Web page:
Author: John Willis
Photography: John Willis, Chris Beattie, Jack Beattie
The quality and performance of the Cape50 bodes well for this first entry into the competitive luxury cruiser market.
Passion, it’s infectious and can drive the quest for excellence. Melbourne’s Steve Campbell has passion. In spades. The master shipwright has some 30 years of hands-on experience and has applied his considerable nautical talents, via his company Composites Constructions, to produce the stunning new Cape50, a motor yacht built with the latest state-of-the-art processes and composite materials.
The Cape50 exudes style, Steve managing to blend timeless seafaring tradition with contemporary nautical chic, and then throwing in some modern Nordic design and Euro flair to create an enchanting cruiser that loves to entertain and get up and boogie like a rock star.
The Cape50 has elements of a traditional Maine lobster boat with its blunt stem and tumble-home transom, but it’s interwoven with the latest European trends in slender, full-chine hulls with a steep flared entry. She has a sweeping Carolina-style sheer line with big, high shoulders that straightens as it flows into the long and inviting rear deck. Her cabin lines, mouldings and windows, combined with a gorgeous colour palate, enhance the overall aesthetic. Add to it the latest power, drive, electronics, accessories and furnishing, and the result is simply drop-dead gorgeous.
“When you’re a 30-year master shipwright, you know how to plan well, select the best people and materials, and then you and your team can craft something special – that ‘later in life child’, if you like,” explained Steve. “It takes time, but you know and believe in yourself, your team and your craft. It’s 100 per cent effort and accuracy all of the time, or not at all.”
While the final design is his own, Steve worked with naval architects and premium suppliers to perfect the concept, including the use of premium paints, and a warm and friendly interior and cockpit with highlights of teak and American ash.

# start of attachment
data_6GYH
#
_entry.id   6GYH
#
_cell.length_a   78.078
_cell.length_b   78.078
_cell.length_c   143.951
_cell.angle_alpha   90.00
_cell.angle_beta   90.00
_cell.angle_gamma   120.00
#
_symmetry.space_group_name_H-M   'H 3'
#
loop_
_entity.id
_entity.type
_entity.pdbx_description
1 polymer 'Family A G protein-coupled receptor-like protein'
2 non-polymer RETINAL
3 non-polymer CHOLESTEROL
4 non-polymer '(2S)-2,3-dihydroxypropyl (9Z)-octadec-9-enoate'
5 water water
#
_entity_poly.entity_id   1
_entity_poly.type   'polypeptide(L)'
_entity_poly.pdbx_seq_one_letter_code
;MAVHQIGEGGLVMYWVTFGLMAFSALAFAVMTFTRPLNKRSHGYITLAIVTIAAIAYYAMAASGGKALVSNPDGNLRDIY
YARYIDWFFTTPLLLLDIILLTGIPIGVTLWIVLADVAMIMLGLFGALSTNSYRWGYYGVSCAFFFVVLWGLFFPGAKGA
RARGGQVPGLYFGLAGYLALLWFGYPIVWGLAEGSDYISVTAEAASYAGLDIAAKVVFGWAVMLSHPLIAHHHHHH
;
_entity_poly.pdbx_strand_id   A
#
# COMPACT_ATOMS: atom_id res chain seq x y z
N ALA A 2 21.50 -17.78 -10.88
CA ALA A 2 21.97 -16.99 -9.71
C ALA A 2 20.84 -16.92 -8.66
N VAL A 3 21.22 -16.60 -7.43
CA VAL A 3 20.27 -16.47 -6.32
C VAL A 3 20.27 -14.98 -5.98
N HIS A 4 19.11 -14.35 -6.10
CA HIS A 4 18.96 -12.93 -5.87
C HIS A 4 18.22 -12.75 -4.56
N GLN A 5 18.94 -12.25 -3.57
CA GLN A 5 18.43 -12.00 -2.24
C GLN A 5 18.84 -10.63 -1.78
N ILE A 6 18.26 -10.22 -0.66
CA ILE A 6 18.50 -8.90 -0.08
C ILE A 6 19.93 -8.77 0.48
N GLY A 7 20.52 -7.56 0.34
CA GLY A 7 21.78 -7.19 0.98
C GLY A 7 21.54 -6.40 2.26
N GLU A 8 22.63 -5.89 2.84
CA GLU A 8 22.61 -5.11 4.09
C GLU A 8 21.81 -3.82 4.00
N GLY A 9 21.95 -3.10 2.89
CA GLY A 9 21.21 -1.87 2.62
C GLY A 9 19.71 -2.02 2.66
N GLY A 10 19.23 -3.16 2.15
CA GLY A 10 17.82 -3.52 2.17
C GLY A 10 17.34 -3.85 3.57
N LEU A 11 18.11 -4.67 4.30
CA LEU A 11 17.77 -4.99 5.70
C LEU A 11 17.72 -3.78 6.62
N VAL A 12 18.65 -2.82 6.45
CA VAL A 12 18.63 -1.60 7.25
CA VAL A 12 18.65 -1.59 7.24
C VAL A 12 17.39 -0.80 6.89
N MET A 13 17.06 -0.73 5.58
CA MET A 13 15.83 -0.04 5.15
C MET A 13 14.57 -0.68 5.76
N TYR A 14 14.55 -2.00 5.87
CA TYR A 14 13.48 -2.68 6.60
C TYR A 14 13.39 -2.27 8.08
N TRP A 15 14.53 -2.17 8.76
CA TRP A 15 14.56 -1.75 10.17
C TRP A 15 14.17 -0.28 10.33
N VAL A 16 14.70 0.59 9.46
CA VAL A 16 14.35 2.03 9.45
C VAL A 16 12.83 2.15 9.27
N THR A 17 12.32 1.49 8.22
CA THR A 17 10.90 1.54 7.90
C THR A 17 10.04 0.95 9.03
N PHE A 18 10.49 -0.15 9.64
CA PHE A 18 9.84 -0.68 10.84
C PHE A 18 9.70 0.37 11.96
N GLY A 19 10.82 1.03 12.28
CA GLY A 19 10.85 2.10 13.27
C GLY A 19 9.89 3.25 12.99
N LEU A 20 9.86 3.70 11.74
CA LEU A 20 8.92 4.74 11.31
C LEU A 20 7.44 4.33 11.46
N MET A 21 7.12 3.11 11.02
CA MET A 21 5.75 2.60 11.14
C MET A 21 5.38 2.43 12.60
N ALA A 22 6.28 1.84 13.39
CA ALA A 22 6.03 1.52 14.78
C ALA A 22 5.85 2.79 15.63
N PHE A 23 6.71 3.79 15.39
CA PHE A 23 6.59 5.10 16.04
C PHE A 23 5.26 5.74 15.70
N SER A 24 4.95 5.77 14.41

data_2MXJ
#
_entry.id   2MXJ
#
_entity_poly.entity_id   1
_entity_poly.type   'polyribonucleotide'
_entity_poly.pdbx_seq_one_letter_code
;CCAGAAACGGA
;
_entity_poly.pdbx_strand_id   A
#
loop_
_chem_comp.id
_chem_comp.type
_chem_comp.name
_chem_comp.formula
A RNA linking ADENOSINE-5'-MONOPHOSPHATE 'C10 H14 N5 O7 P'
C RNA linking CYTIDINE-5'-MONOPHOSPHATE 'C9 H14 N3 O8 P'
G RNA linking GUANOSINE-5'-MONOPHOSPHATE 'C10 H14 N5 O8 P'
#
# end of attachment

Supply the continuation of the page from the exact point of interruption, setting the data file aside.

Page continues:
It may have traditional styling, but the construction is futuristic. The hull, deck and all bulkheads are vacuum resin-infused foam sandwich, maximising the inherent strength while reducing weight. Steve has many years of experience creating and developing racing yachts and is a leader in such technologies. The beautiful metallic finishes are Awlcraft Xeon Blue on the hull and champagne gold on the saloon roof, with polar white inserts between. The aesthetics are enhanced with a strong 32mm 316-grade marine stainless-steel bow and side rails offset by black window frames.
The Cape50 has a spacious and efficient blend of outdoor and indoor spaces, which include a teak-laid cockpit and a rear platform, an inviting saloon and twin-stateroom accommodation. Whether it is an evening soirée, beachside parking for the gang, a quiet brunch in a secluded backwater or maybe a spot of fishing, the cockpit is roomy enough for all activities.
Combine it with the large rear platform, rear door, folding boarding ladder and a concealed barbecue on the outer transom, plus the sunlounge on the foredeck, and you could host a party for a cricket team.
The cockpit also features an L-shaped rear lounge, moulded chest fridge, and a utility/utensils cabinet, and is finished with superb natural teak, including a most attractive display as a head liner under the substantial roof awning that provides plenty of shade. Our review boat had a portable timber table and folding chairs to create an ideal dining or entertaining setting. Underfloor are three large hatches providing easy access to the engine bays and Volvo Penta IPS drives.
The Cape50 flows beautifully from deck to saloon, with a large door and café-style windows bringing the outside in, and the inside out.
I find the saloon’s inviting and uncluttered layout exceptionally appealing. There’s plenty of natural light and visibility from the array of windows and the large, two-piece curved windscreen. There’s even a pair of electric vent windows for the driver and passenger.
The port side features a long L-shaped lounge furnished in stylish, yet hard-wearing linen from Warwick Fabrics. Underneath we find plenty of general storage. To starboard is the helm up in front, with galley behind, all displayed in a refreshing array of surfaces including American ash laminates with Corian benchtops, faux timber floor, white upholstered head liners, black leather cross-stitched helmsman seat and trims, with some carbonfibre features and premium fixtures and fittings.